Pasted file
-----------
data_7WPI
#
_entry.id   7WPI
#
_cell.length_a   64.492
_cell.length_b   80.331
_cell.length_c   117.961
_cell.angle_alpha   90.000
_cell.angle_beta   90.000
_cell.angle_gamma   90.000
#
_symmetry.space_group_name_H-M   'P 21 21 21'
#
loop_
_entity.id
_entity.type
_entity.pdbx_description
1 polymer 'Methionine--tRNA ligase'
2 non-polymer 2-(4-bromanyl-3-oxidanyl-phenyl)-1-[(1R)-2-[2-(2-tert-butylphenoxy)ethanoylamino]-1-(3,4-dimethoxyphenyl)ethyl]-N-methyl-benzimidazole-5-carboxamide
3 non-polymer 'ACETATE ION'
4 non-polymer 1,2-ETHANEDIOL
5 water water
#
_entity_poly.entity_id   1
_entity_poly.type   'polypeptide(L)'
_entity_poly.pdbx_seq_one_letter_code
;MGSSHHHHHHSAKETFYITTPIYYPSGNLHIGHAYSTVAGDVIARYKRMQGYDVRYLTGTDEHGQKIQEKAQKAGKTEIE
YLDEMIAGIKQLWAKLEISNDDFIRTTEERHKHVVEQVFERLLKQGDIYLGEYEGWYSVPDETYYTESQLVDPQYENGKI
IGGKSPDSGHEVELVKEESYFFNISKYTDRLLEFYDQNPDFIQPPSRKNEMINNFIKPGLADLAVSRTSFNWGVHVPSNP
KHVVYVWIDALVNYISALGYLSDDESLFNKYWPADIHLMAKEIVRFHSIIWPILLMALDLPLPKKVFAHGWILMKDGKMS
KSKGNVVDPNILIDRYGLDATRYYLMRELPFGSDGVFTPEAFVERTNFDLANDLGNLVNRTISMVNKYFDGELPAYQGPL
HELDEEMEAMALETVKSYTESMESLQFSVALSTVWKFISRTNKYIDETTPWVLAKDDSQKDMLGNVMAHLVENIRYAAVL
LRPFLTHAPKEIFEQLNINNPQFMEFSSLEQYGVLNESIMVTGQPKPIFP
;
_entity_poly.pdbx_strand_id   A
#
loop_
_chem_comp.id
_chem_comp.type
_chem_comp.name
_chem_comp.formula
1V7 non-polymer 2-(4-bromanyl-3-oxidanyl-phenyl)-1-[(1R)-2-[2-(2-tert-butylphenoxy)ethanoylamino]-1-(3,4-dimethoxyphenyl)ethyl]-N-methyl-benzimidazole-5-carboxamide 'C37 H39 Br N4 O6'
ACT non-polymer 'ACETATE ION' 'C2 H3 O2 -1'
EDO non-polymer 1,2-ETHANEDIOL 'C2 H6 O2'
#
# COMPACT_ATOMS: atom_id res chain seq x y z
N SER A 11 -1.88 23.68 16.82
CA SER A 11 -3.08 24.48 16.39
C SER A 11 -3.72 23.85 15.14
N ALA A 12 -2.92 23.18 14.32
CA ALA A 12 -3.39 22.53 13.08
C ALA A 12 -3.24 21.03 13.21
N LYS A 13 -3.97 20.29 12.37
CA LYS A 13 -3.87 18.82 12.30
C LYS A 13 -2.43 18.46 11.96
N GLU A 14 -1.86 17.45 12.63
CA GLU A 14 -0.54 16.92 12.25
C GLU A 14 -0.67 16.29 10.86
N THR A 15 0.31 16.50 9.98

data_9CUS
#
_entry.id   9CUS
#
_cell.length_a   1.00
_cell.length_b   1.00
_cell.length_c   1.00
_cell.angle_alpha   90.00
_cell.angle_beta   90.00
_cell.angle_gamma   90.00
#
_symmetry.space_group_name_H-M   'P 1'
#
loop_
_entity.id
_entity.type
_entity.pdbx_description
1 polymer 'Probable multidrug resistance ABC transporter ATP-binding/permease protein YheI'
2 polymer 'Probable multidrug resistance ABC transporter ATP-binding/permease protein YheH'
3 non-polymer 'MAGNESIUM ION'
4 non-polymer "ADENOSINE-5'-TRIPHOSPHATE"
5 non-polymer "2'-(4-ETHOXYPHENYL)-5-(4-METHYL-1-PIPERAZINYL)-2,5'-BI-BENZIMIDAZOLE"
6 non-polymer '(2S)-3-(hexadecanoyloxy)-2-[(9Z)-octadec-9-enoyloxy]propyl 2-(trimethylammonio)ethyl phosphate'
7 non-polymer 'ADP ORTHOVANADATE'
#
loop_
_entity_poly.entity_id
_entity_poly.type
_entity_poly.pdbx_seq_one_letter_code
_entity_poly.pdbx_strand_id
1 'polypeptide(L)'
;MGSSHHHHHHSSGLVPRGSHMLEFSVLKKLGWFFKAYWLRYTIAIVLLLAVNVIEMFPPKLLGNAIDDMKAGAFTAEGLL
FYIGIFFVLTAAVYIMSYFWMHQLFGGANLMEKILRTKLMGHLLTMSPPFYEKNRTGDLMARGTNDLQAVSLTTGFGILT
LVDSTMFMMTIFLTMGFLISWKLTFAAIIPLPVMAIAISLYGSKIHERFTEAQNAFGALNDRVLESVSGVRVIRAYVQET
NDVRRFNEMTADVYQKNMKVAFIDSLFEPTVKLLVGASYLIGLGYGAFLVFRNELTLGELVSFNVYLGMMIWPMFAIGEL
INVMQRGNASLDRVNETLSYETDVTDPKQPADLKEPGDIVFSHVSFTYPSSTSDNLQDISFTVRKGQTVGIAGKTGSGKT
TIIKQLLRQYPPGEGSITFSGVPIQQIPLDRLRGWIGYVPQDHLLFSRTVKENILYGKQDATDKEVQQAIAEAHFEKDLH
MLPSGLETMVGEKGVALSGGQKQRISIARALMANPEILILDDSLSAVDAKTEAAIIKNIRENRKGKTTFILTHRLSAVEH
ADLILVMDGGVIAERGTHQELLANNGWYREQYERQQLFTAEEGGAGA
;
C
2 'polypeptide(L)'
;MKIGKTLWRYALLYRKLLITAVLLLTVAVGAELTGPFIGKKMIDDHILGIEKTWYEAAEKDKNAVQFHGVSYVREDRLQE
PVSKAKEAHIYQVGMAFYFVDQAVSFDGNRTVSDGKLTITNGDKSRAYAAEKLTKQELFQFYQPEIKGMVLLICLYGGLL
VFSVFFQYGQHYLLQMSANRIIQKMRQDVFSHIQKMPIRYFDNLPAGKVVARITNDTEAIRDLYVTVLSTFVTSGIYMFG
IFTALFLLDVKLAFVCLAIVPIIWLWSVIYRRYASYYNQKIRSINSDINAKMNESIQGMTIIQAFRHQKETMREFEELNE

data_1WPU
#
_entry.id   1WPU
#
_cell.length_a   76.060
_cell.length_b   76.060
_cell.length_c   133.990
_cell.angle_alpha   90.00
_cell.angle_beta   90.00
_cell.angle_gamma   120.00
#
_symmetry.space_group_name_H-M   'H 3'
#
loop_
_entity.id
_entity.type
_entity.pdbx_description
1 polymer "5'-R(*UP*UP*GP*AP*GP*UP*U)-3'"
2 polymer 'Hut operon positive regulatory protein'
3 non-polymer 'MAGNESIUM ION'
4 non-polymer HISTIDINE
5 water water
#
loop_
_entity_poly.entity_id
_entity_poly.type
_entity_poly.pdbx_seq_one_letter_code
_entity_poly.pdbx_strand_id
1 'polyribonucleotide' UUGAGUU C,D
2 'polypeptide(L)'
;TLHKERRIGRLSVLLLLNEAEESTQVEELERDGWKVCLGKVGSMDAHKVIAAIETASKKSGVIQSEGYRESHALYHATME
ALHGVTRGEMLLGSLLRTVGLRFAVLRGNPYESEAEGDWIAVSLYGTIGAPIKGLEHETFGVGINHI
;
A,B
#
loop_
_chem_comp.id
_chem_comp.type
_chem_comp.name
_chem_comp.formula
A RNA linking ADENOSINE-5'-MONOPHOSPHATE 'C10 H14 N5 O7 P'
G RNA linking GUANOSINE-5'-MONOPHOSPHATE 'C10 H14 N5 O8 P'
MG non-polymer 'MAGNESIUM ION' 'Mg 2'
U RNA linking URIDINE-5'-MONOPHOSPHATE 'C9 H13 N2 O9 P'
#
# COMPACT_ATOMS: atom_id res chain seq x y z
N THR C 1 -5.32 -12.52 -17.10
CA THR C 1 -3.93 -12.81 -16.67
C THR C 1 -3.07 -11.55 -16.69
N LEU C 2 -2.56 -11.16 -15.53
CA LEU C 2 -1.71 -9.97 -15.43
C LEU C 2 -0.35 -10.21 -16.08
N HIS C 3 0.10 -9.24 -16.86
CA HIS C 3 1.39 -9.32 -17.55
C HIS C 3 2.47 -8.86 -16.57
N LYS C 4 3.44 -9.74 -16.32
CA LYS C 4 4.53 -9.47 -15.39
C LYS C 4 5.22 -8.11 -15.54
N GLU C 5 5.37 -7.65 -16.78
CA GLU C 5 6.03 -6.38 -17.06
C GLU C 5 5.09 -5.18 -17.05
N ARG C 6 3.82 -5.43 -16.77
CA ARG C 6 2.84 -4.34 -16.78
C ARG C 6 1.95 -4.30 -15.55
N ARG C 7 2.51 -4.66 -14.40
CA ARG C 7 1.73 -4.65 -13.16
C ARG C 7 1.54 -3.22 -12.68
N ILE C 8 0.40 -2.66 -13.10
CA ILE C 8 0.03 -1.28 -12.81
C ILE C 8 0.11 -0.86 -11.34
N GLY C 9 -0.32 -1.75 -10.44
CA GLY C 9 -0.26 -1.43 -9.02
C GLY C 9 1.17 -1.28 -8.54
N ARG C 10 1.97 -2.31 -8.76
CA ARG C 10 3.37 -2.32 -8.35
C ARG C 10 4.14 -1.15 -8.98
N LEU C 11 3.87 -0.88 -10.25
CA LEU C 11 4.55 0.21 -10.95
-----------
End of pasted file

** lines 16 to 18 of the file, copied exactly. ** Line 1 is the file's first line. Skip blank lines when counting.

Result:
_entity.type
_entity.pdbx_description
1 polymer 'Methionine--tRNA ligase'